In particular, she supported her two younger sisters as orphans during the Great Depression in Wyoming by playing music for coal miners.
I don't know how she learned to play piano, but it's been an integral part of her life for as long as I've ever known her. She'd play for the miners during their dinner time with a few other musicians in large halls. This necessitated playing very loudly of course and so I've never known her to play piano on a piano. Every key is struck with a blacksmith's touch -- a hazard of the trade when it comes right down to it.
Incidentally, the miners would occasionally keep them there for very long hours. It was traditional to play "Goodnight, Ladies" before ending the evening. At that time, the miners would pass a hat around and people would put money in. If it was considered enough, they'd play for a while longer and then start in with "Goodnight, Ladies" again. Sometimes the miners to keep them there until 3 in the morning by repeating this cycle. Good money, but they didn't get breaks.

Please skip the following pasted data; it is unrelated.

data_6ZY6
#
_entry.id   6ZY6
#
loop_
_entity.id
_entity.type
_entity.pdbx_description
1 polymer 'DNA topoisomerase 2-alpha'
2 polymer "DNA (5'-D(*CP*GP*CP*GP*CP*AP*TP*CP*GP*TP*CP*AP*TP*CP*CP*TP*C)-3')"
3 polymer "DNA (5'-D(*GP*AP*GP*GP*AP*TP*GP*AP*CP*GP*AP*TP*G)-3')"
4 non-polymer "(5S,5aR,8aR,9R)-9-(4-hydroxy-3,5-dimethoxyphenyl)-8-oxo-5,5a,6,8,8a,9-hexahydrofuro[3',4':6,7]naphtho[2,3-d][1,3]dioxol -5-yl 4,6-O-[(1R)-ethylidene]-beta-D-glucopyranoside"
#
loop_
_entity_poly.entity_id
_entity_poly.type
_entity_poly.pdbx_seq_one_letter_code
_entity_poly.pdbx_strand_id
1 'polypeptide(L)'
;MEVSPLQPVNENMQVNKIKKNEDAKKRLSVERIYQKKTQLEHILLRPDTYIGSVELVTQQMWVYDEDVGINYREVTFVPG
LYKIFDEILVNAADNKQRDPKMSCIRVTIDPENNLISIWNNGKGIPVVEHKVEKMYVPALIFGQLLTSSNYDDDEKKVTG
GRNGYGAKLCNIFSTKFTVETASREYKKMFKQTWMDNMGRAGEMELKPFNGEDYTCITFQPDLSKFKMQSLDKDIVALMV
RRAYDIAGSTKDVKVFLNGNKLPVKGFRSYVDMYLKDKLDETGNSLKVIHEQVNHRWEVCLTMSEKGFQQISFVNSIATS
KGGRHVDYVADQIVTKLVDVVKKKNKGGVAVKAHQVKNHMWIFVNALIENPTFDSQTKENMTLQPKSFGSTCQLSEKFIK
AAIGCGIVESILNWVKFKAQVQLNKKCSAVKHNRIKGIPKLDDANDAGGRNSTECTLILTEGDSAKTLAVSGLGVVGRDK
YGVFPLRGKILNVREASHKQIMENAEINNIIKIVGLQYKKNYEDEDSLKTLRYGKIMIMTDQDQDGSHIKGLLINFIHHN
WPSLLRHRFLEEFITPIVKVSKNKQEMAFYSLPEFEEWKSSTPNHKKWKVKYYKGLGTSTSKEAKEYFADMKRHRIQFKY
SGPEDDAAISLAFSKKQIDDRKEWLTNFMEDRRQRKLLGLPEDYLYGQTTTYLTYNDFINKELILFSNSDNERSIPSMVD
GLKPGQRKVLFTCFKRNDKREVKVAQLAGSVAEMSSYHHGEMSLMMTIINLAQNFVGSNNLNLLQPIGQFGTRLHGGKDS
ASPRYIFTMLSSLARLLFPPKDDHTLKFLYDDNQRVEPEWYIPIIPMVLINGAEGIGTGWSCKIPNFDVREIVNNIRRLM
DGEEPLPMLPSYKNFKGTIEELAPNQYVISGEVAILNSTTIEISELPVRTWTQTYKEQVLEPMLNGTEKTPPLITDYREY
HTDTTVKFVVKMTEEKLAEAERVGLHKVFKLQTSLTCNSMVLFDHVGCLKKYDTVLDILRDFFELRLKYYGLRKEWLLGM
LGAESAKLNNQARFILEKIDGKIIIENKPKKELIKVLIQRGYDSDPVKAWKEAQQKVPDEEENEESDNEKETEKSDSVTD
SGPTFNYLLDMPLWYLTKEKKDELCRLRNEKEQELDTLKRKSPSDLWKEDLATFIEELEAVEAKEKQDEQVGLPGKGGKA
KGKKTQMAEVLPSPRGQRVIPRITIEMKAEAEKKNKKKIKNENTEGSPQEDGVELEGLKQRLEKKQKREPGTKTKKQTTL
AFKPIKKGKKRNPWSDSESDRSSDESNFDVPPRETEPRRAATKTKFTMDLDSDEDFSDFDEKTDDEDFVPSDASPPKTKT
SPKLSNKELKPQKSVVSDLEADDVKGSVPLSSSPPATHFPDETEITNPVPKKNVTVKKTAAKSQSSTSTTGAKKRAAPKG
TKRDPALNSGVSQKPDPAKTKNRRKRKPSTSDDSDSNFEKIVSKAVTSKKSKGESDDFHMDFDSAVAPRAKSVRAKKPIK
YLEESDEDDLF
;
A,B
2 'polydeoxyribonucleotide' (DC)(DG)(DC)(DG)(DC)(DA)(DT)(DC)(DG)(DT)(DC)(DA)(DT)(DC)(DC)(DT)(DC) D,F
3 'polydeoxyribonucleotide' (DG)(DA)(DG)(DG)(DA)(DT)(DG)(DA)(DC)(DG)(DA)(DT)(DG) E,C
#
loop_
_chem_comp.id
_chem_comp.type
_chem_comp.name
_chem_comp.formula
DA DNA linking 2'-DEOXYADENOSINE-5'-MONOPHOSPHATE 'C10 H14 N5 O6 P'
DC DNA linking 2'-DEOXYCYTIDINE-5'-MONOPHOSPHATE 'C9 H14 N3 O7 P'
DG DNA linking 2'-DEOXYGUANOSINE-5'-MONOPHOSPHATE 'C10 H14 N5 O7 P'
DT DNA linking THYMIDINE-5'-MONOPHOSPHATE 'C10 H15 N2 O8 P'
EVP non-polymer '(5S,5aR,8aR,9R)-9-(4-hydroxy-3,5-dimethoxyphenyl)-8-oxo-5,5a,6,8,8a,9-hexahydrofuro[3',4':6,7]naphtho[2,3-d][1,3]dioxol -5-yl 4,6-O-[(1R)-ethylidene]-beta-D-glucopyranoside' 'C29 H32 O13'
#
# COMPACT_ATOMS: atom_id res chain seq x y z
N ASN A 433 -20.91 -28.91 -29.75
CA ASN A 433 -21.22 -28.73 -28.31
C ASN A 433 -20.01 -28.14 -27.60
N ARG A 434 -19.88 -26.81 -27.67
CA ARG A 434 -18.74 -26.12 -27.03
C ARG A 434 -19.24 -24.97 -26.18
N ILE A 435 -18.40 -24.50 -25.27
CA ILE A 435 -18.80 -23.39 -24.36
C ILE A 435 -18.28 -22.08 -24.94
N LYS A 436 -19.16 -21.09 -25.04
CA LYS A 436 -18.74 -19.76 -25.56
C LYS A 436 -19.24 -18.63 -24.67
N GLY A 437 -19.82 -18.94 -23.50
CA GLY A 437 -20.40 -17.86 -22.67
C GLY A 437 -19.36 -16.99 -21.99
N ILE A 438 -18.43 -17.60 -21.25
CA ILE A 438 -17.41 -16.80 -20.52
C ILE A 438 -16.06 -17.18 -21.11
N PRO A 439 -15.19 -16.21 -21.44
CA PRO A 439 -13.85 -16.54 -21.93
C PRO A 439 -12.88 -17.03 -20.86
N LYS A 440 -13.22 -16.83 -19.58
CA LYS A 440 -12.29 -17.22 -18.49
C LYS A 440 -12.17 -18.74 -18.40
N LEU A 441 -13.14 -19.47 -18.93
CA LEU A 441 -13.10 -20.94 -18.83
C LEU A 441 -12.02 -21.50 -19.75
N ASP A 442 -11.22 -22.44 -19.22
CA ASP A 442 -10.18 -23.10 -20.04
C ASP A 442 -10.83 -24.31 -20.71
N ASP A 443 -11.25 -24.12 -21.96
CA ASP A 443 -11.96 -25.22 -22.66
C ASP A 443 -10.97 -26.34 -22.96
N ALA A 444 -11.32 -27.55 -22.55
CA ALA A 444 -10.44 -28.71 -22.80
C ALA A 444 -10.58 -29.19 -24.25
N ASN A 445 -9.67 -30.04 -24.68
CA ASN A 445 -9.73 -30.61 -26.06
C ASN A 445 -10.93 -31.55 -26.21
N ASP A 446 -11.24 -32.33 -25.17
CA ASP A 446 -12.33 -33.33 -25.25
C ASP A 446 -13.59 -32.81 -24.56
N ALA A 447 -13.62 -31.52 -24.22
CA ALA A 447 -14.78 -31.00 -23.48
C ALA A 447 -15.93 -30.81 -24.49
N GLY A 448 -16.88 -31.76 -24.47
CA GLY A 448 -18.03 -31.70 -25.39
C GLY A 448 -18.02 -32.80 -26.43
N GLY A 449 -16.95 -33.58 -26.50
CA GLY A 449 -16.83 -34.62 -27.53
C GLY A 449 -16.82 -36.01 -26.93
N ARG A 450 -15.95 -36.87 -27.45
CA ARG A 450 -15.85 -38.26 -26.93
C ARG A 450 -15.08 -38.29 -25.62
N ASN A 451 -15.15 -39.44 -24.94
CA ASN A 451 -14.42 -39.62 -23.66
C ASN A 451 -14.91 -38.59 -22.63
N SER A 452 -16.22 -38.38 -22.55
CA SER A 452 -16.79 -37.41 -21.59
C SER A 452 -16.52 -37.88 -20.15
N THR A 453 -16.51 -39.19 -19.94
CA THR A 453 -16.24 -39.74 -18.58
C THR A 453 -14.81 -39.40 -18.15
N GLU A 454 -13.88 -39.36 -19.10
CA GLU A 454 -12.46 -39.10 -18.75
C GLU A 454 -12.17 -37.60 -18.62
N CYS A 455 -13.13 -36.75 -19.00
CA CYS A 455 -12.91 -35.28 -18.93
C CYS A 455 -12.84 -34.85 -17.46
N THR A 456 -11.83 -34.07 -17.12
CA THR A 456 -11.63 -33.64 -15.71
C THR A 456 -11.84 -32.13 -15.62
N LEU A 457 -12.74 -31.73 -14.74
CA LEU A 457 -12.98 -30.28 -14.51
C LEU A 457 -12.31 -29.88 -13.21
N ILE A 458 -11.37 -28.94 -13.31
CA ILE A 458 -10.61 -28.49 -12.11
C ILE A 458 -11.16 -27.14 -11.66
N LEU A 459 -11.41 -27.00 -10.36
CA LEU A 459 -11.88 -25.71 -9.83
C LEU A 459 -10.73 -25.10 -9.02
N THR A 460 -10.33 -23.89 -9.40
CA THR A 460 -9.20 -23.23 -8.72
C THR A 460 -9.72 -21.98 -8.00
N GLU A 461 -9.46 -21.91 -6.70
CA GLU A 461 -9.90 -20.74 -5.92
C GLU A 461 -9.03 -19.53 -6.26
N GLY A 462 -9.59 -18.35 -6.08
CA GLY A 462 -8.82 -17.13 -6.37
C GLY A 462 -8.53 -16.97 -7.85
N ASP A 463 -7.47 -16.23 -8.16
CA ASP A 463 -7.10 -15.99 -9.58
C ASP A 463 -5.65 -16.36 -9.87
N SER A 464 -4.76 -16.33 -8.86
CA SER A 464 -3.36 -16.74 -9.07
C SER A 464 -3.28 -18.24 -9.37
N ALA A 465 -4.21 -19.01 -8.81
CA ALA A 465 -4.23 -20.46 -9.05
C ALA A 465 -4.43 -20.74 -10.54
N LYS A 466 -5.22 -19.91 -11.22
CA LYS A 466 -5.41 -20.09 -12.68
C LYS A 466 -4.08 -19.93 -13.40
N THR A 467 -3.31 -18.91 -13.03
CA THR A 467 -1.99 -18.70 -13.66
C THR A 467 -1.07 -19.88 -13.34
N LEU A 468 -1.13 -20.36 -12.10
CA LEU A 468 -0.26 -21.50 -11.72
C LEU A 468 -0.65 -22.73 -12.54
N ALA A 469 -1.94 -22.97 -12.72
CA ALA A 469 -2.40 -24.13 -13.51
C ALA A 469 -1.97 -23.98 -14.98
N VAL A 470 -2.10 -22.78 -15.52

She met my grandfather this way -- he played the trumpet.
As one might imagine, this took its toll on her hearing. Having my grandfather play the trumpet over her shoulder and slamming the keys of a piano for all those years has made her quite hard of hearing which makes communicaton by phone a dicey proposition at best.
This also had another unfortunate consequence. As of about 10-15 years ago, she's had to give up playing actual pianos. Partly because she has trouble hearing and partly because I don't think she could play quietly after all these years. Since then, she's had a little Yamaha keyboard which my parents bought many years ago. She plays (and sings) with her headphones on. The volume is generally high enough that you can hear the music through the headphones from 10 feet away or so.
Anyway just_aims, your post reminded me of her. It's not the first time that you've reminded me of her either. But those are other stories for other times.